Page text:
The Delhi High Court, recently, while refusing to overturn the dismissal of Appellant/Defendant’s application for return of plaint by the court of first instance, upheld the maintainability of quia timet actions in trademark infringement suits and also upheld the apprehension of infringement of Plaintiff’s trademark in the Court’s jurisdiction as valid reason for instituting the suit in that jurisdiction.
The Appellant/Defendant had filed an application under Order 7 Rule 10 and 11 of the Code of Civil Procedure seeking return of plaint due to lack of territorial jurisdiction alleging that only the sales office of the Plaintiff was located within the Trial Court’s jurisdiction and not the registered office, and also on the ground that a suit for injunction on the basis of mere apprehension cannot be maintained without cause. The Trial Court rejected the Appellant/Defendant’s arguments and observed that presence of a subordinate office of the Plaintiff within its jurisdiction coupled with Plaintiff’s perceived threat from the Defendant as to sales of infringing products within the jurisdiction of the Trial Court satisfied the requirements of jurisdiction.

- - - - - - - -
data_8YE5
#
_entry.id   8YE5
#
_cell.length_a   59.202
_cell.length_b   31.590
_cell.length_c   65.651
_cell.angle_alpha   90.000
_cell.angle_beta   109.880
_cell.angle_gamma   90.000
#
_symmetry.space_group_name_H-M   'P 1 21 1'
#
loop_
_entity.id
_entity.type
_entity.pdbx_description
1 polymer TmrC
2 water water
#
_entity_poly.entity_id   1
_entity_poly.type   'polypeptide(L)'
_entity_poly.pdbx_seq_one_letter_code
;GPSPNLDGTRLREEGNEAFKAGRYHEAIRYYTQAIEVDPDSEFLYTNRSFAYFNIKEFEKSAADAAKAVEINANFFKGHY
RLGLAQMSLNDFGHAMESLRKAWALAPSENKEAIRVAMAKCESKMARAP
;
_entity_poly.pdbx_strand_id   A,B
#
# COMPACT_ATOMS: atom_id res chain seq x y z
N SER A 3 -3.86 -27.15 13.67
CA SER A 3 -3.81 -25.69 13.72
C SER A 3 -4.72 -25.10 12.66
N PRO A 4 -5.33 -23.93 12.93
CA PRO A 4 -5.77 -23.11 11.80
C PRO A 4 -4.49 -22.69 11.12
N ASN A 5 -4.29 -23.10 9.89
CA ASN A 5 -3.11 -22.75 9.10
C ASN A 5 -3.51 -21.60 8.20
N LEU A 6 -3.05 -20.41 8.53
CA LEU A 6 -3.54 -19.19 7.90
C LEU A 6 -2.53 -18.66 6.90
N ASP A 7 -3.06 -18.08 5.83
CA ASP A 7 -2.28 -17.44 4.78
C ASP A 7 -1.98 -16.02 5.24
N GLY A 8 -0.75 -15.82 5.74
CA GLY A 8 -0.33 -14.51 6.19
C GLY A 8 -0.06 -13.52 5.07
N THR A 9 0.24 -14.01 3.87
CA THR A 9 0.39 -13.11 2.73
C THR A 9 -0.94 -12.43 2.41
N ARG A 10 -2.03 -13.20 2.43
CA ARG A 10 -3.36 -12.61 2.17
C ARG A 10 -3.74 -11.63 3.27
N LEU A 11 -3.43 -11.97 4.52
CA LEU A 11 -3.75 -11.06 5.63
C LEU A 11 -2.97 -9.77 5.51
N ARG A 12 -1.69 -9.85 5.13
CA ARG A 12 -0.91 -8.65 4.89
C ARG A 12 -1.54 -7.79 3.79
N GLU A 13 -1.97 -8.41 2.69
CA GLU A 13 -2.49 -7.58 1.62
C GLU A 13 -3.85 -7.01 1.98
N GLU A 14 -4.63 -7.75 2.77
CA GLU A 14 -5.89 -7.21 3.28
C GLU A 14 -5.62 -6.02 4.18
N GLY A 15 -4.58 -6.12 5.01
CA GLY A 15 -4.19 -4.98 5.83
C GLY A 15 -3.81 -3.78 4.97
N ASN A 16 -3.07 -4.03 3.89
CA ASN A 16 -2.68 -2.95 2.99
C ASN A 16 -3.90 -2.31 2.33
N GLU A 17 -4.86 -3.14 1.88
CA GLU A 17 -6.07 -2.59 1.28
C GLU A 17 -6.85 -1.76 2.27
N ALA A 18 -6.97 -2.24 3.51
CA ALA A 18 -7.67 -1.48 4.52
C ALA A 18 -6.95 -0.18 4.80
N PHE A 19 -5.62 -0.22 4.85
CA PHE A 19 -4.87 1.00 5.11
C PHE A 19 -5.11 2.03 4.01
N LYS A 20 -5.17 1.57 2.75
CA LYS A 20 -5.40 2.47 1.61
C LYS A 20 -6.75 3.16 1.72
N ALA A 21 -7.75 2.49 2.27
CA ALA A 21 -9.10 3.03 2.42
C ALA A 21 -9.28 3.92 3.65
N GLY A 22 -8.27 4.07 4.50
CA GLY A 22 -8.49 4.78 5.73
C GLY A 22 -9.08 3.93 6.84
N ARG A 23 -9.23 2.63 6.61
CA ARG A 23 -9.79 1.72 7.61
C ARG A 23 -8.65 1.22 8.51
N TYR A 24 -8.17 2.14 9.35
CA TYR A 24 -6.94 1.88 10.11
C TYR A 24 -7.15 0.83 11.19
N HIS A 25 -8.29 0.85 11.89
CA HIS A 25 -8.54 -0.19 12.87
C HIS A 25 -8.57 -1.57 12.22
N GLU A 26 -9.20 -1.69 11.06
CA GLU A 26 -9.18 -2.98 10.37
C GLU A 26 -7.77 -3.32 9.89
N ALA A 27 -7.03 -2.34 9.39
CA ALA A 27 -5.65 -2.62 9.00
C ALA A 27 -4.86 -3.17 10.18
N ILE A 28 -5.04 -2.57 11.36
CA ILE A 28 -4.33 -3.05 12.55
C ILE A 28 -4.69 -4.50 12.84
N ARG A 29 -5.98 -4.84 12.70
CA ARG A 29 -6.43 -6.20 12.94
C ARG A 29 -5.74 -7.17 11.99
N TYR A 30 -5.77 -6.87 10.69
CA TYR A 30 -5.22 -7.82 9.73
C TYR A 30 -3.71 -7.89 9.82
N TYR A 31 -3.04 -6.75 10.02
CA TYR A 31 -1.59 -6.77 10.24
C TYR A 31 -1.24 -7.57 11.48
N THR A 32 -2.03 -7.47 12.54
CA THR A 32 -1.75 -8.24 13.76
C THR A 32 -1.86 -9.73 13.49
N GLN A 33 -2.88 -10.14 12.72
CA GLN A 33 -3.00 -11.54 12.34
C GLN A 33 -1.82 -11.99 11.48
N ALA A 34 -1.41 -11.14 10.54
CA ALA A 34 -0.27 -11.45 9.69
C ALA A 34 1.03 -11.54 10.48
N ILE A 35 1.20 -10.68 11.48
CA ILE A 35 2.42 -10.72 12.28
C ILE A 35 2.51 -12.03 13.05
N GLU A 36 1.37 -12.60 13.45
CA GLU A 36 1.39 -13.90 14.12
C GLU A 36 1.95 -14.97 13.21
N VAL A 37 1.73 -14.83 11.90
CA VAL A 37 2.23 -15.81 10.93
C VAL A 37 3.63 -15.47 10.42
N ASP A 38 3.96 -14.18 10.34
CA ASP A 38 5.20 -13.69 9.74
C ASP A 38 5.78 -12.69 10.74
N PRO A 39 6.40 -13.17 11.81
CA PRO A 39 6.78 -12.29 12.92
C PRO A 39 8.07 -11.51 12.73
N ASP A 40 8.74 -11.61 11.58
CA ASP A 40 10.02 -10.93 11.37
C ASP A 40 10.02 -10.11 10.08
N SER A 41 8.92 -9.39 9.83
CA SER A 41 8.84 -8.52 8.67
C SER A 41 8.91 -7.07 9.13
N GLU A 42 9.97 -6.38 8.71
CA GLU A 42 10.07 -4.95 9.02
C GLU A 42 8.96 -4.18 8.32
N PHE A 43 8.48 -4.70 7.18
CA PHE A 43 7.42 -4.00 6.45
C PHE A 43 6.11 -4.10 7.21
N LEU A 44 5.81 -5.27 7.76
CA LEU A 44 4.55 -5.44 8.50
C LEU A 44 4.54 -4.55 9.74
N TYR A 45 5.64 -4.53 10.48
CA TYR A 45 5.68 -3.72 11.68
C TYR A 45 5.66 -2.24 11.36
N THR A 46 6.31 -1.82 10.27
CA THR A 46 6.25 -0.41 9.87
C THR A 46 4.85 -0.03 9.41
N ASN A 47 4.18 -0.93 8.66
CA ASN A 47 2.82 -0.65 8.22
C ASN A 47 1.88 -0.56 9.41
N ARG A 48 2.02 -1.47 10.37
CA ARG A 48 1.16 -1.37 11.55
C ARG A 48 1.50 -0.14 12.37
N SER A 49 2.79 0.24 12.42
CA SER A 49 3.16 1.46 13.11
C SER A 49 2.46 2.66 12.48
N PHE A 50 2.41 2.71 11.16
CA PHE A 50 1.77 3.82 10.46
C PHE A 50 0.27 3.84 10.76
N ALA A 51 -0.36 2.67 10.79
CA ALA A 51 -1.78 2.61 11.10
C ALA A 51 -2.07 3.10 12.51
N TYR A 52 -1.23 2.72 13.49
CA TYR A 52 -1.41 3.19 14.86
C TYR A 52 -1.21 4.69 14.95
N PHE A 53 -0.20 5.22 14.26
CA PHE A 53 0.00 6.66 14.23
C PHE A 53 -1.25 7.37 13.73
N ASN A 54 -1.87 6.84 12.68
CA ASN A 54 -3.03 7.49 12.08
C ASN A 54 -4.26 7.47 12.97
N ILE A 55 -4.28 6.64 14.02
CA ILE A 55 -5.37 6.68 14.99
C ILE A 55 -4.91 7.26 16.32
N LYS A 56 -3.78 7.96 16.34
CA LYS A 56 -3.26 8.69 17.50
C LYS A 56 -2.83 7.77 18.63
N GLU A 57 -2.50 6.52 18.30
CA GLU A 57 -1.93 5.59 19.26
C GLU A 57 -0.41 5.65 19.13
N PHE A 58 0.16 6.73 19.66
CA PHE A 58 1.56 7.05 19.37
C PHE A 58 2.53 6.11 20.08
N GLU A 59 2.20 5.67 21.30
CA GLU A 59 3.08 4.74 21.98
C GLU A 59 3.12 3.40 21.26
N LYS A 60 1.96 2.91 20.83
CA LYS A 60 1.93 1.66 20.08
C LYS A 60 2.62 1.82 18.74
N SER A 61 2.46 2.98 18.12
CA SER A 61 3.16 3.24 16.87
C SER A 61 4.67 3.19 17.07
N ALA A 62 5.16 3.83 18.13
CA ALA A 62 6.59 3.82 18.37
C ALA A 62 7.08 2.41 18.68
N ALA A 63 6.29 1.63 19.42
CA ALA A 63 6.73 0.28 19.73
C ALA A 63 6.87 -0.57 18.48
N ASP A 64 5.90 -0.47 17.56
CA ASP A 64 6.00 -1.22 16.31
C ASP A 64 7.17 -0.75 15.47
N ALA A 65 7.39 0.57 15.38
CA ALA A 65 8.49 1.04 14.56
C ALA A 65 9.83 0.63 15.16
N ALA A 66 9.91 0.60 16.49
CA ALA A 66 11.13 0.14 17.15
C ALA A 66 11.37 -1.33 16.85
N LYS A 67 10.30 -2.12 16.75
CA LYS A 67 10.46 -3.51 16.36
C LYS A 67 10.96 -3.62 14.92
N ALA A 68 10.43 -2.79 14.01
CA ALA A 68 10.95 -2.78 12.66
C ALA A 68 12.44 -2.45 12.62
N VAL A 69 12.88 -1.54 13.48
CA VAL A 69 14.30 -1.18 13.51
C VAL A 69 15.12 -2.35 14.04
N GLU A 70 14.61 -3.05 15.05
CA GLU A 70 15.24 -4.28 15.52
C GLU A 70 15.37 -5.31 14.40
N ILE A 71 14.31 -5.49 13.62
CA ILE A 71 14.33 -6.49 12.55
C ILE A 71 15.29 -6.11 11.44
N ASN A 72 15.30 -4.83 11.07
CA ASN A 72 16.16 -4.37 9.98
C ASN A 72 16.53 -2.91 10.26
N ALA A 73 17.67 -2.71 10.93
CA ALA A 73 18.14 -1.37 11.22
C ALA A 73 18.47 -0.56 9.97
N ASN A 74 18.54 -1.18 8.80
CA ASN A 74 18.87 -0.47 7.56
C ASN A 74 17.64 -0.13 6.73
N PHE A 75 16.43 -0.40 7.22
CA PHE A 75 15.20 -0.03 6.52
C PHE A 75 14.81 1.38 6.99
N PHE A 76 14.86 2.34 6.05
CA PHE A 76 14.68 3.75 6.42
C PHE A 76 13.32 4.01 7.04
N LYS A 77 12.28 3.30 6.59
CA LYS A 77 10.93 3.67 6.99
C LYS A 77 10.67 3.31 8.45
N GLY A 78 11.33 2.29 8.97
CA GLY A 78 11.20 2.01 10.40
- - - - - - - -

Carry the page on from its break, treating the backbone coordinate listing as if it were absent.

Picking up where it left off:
The Division Bench of the Delhi High Court, while dismissing the appeal, found no reason to strike down the suit for lack of jurisdiction as the Respondent/Plaintiff’s cause of action was based not only on its sales office being located within the court’s jurisdiction, but also on the Appellant/Defendant being in the process of launching the infringing products within the Trial Court’s jurisdiction. The court also rejected the Appellant/Defendant’s argument that mere apprehension of sale of infringing goods in the future will not amount to cause of action and held that such suits, also known as quia timet suits, ensure that aggrieved parties on whom the threat of potential infringement looms large are not left remediless, and accordingly dismissed the appeal